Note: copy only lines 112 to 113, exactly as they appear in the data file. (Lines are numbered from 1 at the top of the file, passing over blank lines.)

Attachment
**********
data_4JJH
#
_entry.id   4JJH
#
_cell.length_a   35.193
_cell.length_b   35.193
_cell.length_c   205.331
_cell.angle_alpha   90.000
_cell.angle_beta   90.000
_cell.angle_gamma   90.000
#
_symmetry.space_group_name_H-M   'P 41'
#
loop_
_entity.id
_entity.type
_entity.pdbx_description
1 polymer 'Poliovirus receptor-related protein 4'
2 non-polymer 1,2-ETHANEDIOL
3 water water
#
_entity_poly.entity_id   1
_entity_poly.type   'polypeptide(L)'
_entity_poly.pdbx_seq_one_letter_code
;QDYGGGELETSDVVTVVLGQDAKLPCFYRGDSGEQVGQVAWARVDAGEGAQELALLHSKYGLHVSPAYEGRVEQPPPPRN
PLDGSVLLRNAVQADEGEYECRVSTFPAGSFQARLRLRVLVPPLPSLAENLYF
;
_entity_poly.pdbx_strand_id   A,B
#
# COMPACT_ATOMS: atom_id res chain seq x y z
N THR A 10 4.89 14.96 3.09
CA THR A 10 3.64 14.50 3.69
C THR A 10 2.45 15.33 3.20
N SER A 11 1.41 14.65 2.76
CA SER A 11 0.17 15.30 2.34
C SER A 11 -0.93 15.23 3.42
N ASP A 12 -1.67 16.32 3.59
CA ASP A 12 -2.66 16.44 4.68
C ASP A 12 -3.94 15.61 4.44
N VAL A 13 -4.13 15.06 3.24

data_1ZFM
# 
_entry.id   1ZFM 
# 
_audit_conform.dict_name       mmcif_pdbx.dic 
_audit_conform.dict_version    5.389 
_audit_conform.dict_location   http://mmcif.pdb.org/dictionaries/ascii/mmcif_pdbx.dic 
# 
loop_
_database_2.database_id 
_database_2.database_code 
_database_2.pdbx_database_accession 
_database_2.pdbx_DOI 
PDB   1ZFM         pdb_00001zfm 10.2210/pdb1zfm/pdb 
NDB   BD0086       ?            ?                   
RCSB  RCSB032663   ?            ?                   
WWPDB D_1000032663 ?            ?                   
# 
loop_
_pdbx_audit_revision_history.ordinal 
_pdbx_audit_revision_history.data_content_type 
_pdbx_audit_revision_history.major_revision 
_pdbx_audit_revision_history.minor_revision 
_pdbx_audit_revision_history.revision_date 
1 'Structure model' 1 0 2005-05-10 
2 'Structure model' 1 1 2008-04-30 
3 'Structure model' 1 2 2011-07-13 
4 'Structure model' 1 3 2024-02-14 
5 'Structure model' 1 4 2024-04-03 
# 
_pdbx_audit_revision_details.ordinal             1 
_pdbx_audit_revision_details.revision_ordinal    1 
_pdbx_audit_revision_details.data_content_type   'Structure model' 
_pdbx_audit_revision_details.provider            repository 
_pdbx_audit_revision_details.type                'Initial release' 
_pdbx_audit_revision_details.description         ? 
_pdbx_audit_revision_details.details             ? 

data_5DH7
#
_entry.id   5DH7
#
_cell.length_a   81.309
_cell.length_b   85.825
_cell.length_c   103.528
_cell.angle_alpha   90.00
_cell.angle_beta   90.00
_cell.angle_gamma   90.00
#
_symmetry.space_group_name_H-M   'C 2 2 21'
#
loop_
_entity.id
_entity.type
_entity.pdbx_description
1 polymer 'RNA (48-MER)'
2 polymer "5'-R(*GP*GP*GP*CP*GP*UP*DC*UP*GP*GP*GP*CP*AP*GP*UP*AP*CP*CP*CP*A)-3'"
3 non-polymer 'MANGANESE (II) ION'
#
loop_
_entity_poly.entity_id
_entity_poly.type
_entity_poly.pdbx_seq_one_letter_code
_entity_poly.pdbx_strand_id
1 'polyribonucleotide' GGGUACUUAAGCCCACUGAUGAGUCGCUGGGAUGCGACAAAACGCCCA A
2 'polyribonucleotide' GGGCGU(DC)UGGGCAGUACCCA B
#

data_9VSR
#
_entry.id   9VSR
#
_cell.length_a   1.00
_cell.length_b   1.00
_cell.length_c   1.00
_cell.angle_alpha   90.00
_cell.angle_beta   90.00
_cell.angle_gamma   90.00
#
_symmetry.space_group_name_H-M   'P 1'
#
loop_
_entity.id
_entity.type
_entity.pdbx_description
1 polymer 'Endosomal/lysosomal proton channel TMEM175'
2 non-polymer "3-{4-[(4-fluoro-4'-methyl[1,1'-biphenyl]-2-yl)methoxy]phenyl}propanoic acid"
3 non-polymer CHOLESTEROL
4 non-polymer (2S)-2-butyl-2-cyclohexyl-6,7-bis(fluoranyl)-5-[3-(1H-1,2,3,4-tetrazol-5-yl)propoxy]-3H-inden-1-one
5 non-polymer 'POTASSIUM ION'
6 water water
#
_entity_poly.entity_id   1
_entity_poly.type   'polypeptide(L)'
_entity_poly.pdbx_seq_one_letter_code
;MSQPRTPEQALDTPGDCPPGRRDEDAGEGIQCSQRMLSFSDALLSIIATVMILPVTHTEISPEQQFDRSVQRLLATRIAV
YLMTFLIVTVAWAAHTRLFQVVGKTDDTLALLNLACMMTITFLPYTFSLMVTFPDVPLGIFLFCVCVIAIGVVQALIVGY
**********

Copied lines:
_cell.length_b   1.00
_cell.length_c   1.00